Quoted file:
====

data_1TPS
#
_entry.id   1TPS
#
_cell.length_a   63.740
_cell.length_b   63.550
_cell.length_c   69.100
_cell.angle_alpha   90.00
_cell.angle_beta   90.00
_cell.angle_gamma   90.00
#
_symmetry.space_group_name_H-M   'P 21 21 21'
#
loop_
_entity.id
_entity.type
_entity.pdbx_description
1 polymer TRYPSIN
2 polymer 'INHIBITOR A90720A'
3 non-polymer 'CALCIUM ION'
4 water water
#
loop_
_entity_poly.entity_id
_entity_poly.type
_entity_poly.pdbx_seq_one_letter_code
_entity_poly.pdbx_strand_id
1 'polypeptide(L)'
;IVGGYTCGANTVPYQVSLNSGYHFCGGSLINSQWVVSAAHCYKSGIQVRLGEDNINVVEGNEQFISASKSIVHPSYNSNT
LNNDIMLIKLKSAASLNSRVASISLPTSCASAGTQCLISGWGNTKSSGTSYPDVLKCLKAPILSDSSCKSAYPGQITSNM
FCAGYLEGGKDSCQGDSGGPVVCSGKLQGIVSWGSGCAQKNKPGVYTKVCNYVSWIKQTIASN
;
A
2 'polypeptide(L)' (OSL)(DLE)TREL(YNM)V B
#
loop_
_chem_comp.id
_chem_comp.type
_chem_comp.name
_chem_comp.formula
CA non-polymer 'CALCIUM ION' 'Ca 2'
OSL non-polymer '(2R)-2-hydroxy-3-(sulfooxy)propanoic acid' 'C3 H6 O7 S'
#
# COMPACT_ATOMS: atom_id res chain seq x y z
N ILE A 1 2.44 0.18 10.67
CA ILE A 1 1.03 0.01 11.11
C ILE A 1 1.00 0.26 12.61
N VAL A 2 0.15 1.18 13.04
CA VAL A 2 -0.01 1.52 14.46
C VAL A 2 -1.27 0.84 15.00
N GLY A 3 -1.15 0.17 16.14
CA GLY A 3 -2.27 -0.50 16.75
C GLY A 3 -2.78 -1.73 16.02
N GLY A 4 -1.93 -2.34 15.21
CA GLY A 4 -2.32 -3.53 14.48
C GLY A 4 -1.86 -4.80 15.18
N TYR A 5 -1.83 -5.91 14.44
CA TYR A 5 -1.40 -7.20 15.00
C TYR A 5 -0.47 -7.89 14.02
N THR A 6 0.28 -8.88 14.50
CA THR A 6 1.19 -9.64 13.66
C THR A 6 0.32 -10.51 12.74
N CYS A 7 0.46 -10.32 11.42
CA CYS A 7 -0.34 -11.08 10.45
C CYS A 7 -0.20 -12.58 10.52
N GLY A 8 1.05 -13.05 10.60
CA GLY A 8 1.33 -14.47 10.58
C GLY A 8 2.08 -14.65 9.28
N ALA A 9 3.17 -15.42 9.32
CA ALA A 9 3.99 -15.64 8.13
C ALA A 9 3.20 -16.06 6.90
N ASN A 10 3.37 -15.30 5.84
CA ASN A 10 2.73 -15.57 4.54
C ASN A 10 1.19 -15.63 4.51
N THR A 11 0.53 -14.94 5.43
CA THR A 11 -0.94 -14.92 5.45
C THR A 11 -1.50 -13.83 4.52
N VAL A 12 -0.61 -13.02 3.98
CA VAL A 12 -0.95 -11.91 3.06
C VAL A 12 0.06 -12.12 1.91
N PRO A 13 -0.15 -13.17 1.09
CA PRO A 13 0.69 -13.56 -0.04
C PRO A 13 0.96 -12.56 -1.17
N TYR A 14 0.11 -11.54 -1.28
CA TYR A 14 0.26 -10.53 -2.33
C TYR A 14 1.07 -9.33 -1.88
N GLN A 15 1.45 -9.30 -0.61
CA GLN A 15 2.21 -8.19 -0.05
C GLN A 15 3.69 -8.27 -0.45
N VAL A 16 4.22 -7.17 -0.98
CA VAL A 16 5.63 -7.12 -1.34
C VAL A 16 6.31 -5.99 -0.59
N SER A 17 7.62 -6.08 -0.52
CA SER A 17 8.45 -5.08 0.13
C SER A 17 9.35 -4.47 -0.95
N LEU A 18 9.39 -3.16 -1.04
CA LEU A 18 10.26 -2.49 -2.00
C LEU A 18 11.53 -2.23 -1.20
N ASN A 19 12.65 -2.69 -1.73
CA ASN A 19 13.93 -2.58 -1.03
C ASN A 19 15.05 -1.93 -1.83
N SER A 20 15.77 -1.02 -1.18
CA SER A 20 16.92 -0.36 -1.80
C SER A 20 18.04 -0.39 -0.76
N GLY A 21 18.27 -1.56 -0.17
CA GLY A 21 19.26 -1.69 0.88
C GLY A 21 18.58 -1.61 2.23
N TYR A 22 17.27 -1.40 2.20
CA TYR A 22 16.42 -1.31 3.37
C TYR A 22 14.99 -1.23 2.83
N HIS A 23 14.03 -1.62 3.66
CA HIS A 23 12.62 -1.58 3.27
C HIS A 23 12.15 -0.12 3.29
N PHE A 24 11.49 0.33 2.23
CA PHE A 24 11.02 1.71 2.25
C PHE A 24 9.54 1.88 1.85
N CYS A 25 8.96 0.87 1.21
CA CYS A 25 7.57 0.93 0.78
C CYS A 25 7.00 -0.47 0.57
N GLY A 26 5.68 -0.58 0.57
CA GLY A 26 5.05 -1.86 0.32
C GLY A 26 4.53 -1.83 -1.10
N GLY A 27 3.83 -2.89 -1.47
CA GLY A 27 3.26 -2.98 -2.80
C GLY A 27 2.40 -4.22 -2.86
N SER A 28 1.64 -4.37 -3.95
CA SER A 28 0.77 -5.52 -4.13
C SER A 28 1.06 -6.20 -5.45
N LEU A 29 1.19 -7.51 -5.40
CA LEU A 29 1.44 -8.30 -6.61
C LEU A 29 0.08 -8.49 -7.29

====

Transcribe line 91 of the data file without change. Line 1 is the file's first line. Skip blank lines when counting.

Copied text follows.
CA VAL A 16 5.63 -7.12 -1.34